Speed reductions ahead for Windham motorists

The Maine Department of Transportation has 
authorized a request by the town of Windham
to reduce the speed limit on William Knight
Road off Varney Mill Road from its current
limit of 45 mph to 40 mph. Speed limits for
a portion of Nash Road and for Gambo Road
will also drop from 35 mph to 30 mph.
By Ed Pierce

Maine’s Department of Transportation has authorized a request by Windham officials and local residents to lower the speed limit on three heavily traveled roads in the town.

In October 2019, Windham Police Chief Kevin Schofield requested that the Windham Town Council ask the MDOT to reduce the current speed limits for Gambo Road, a portion of Nash Road, and for William Knight Road on those thoroughfares and to conduct speed studies to reduce the potential for accidents there. Now with Windham’s request approved by the MDOT, reposting of new signs indicating the lower speed limits on those roads will begin by the town’s Public Works Department.       

In his original memo to the Windham Town Council, Schofield said that as Windham has grown and traffic has increased, the need to consider reduced speed limits for those roads has risen.

“Many of these areas have changed over the years to include, walking trails, youth soccer fields, discontinued bridges and increased development and traffic Schofield said. “So lower speeds, and hopefully slower traffic should help increase safety and quality of life in these areas.”

The current speed limit for William Knight Road, which runs between Varney Mill Road and Route 302, is 45 mph. At 1.17 miles in length, it has a rural appearance to it, but with development over the years, Schofield said that there are now 22 residential dwellings on William Knight Road and five intersecting roads off it with 24 residences abutting the roadway.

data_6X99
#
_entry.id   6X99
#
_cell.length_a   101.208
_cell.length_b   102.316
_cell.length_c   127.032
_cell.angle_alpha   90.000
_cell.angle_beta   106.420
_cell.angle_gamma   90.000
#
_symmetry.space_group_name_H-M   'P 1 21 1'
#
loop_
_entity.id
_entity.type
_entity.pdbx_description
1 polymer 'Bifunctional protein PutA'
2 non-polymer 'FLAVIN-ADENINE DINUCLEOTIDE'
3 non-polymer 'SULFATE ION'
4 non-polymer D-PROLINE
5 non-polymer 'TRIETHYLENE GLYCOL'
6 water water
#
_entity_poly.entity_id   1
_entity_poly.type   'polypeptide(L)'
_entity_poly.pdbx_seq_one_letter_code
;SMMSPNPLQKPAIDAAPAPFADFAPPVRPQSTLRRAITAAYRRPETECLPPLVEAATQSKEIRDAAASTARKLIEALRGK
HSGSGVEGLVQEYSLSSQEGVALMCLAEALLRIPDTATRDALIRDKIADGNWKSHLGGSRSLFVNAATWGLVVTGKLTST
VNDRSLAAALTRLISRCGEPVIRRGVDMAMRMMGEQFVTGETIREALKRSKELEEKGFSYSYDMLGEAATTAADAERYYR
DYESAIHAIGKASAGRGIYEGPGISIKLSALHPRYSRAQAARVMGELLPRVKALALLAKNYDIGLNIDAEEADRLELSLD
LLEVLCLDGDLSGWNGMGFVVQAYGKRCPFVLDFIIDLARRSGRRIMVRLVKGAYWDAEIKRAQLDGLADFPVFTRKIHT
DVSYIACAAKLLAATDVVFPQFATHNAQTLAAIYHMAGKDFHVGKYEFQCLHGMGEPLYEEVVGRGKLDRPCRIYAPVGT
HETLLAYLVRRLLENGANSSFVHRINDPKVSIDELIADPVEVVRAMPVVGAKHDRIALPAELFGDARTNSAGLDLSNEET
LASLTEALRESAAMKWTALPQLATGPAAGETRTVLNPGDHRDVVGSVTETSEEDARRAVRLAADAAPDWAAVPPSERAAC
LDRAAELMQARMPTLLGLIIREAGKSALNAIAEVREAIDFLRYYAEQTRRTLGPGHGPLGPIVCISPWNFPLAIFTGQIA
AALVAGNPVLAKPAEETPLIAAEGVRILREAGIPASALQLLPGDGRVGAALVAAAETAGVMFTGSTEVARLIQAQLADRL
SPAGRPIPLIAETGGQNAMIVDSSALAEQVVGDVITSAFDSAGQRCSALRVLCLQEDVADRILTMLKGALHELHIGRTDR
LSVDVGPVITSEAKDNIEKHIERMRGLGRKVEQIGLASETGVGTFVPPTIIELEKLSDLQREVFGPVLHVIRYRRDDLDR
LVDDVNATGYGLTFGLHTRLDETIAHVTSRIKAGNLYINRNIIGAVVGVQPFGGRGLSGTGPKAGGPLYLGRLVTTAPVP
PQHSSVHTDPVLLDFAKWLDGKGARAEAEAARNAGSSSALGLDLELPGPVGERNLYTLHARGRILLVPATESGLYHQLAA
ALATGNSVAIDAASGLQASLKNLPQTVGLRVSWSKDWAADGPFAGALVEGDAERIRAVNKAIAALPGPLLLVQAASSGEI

He said topography plays an important road in the potential for accidents on William Knight Road.

“Approximately in the midpoint of this section of road there is a steep dip into a ravine. This causes a blind spot for a residential dwelling in this area,” Schofield said. “As prior residents would give instruction when leaving the property to look left, right then left again and count to five to make sure a car did not appear out of the dip at a high rate of speed, they reported many near misses over the years.”

In his memo in 2019, Schofield cited that since 2015, there were four crashes on William Knight Road in 2015, one in 2016 because of icy roads conditions, one in 2017 involving a deer and two in 2019 caused by a line-of-sight issues and driving too fast.

The MDOT has authorized dropping the speed on William Knight Road to 40 mph, according to Cathy DeSouza, MDOT’s Southern Region Assistant Traffic Engineer.

For Nash Road between Windham Center Road and Route 302, Schofield said that the current speed limit there is 35 mph and runs about three-tenths of a mile long.

He said the topography of Nash Road, lack of sidewalks and its short length frequently leads to speeding there.

“I receive complaints about speeding on this section of road, in particular about the rate of speed vehicle crests the steep hill on the west end or the road near Windham Center Road,” Schofield said. “When traveling this section of road at 35 mph it feels too fast for the conditions.”

The speed on Nash Road will dropped to 30 mph, Schofield said.

On Gambo Road, starting at the intersection of River Road and running southwesterly for four-tenths of a mile, the current speed limit is 35 mph, but it does pose a safety issue because of its location.

“Formerly the bridge over the Presumpscot River accommodated vehicular traffic into the town of Gorham, this is no longer the case creating a dead-end road,” Schofield said. “The mountain division recreation trail also crosses the lower end of Gambo road.  Probably most significant is the location of the recreation fields at located near the end of the road that accommodate various recreation programs.  This situation creates more traffic than one would expect on dead end road with few dwellings.”

He said every year the Windham Police Department receives speed complaints on the road and efforts officers to slow traffic down on Gambo Road haven’t worked.

In a letter from the MDOT to the town of Windham, DeSouza said the agency has authorized a speed reduction for Gambo Road to 30 mph. 

“Within the past several months three roads were reviewed for speed limits as requested by residents,” said Windham Town Manager Barry A. Tibbetts. “Chief Schofield has been in contact with the State MDOT, which is the only agency to modify a speed on public road. The process can take up to nine months or more.  The agency looks at a number of factors, ranging from safety conditions, site distances, number of curb openings (driveways), vertical inclines, road widths, traffic volumes crash data points, engineering judgements, etc.  The agency has recommended lowering the speed limits on two different road sections, Gambo and Nash Roads, by 5 mph per hour and establishing a new speed limit of 40 mph on another, William Knight Road. These reviews provide excellent guidance in maintaining safety and traffic flow within Windham.”